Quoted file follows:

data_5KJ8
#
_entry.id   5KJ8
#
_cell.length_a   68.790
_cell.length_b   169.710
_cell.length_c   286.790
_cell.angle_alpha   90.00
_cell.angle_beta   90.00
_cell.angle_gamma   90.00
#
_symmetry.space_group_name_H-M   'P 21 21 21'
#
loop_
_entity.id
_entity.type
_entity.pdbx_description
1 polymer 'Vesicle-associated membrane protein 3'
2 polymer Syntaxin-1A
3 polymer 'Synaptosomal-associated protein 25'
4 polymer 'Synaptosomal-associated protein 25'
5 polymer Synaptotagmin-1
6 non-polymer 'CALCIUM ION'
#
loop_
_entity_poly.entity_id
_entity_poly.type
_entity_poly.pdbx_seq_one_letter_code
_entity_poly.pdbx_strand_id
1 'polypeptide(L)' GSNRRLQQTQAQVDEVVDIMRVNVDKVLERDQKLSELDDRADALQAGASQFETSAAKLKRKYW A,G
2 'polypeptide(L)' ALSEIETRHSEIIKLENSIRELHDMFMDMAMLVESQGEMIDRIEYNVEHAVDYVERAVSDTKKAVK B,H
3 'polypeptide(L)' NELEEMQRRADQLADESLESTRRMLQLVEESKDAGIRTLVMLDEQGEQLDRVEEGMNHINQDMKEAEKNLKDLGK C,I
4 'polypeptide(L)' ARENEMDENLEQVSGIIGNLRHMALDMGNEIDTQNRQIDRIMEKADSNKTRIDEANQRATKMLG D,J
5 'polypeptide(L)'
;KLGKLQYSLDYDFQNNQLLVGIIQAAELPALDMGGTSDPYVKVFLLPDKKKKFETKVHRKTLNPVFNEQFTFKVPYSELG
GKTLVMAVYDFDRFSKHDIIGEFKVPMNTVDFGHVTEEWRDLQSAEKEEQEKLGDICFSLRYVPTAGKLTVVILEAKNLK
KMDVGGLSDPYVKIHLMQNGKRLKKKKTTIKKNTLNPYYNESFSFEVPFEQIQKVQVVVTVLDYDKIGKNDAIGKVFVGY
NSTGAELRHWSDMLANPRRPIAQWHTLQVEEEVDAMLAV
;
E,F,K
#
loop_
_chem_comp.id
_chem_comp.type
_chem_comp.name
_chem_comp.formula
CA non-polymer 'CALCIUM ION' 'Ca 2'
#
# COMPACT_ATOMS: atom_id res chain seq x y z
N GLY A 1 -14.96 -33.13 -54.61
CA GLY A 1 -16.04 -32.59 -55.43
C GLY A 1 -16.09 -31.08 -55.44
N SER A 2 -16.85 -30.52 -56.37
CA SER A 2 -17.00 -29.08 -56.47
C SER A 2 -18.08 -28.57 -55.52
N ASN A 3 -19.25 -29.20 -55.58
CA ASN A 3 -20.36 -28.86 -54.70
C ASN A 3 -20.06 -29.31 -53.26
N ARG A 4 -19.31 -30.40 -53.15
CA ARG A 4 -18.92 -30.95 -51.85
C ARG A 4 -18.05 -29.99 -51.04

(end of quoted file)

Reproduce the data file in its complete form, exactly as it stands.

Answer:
data_5KJ8
#
_entry.id   5KJ8
#
_cell.length_a   68.790
_cell.length_b   169.710
_cell.length_c   286.790
_cell.angle_alpha   90.00
_cell.angle_beta   90.00
_cell.angle_gamma   90.00
#
_symmetry.space_group_name_H-M   'P 21 21 21'
#
loop_
_entity.id
_entity.type
_entity.pdbx_description
1 polymer 'Vesicle-associated membrane protein 3'
2 polymer Syntaxin-1A
3 polymer 'Synaptosomal-associated protein 25'
4 polymer 'Synaptosomal-associated protein 25'
5 polymer Synaptotagmin-1
6 non-polymer 'CALCIUM ION'
#
loop_
_entity_poly.entity_id
_entity_poly.type
_entity_poly.pdbx_seq_one_letter_code
_entity_poly.pdbx_strand_id
1 'polypeptide(L)' GSNRRLQQTQAQVDEVVDIMRVNVDKVLERDQKLSELDDRADALQAGASQFETSAAKLKRKYW A,G
2 'polypeptide(L)' ALSEIETRHSEIIKLENSIRELHDMFMDMAMLVESQGEMIDRIEYNVEHAVDYVERAVSDTKKAVK B,H
3 'polypeptide(L)' NELEEMQRRADQLADESLESTRRMLQLVEESKDAGIRTLVMLDEQGEQLDRVEEGMNHINQDMKEAEKNLKDLGK C,I
4 'polypeptide(L)' ARENEMDENLEQVSGIIGNLRHMALDMGNEIDTQNRQIDRIMEKADSNKTRIDEANQRATKMLG D,J
5 'polypeptide(L)'
;KLGKLQYSLDYDFQNNQLLVGIIQAAELPALDMGGTSDPYVKVFLLPDKKKKFETKVHRKTLNPVFNEQFTFKVPYSELG
GKTLVMAVYDFDRFSKHDIIGEFKVPMNTVDFGHVTEEWRDLQSAEKEEQEKLGDICFSLRYVPTAGKLTVVILEAKNLK
KMDVGGLSDPYVKIHLMQNGKRLKKKKTTIKKNTLNPYYNESFSFEVPFEQIQKVQVVVTVLDYDKIGKNDAIGKVFVGY
NSTGAELRHWSDMLANPRRPIAQWHTLQVEEEVDAMLAV
;
E,F,K
#
loop_
_chem_comp.id
_chem_comp.type
_chem_comp.name
_chem_comp.formula
CA non-polymer 'CALCIUM ION' 'Ca 2'
#
# COMPACT_ATOMS: atom_id res chain seq x y z
N GLY A 1 -14.96 -33.13 -54.61
CA GLY A 1 -16.04 -32.59 -55.43
C GLY A 1 -16.09 -31.08 -55.44
N SER A 2 -16.85 -30.52 -56.37
CA SER A 2 -17.00 -29.08 -56.47
C SER A 2 -18.08 -28.57 -55.52
N ASN A 3 -19.25 -29.20 -55.58
CA ASN A 3 -20.36 -28.86 -54.70
C ASN A 3 -20.06 -29.31 -53.26
N ARG A 4 -19.31 -30.40 -53.15
CA ARG A 4 -18.92 -30.95 -51.85
C ARG A 4 -18.05 -29.99 -51.04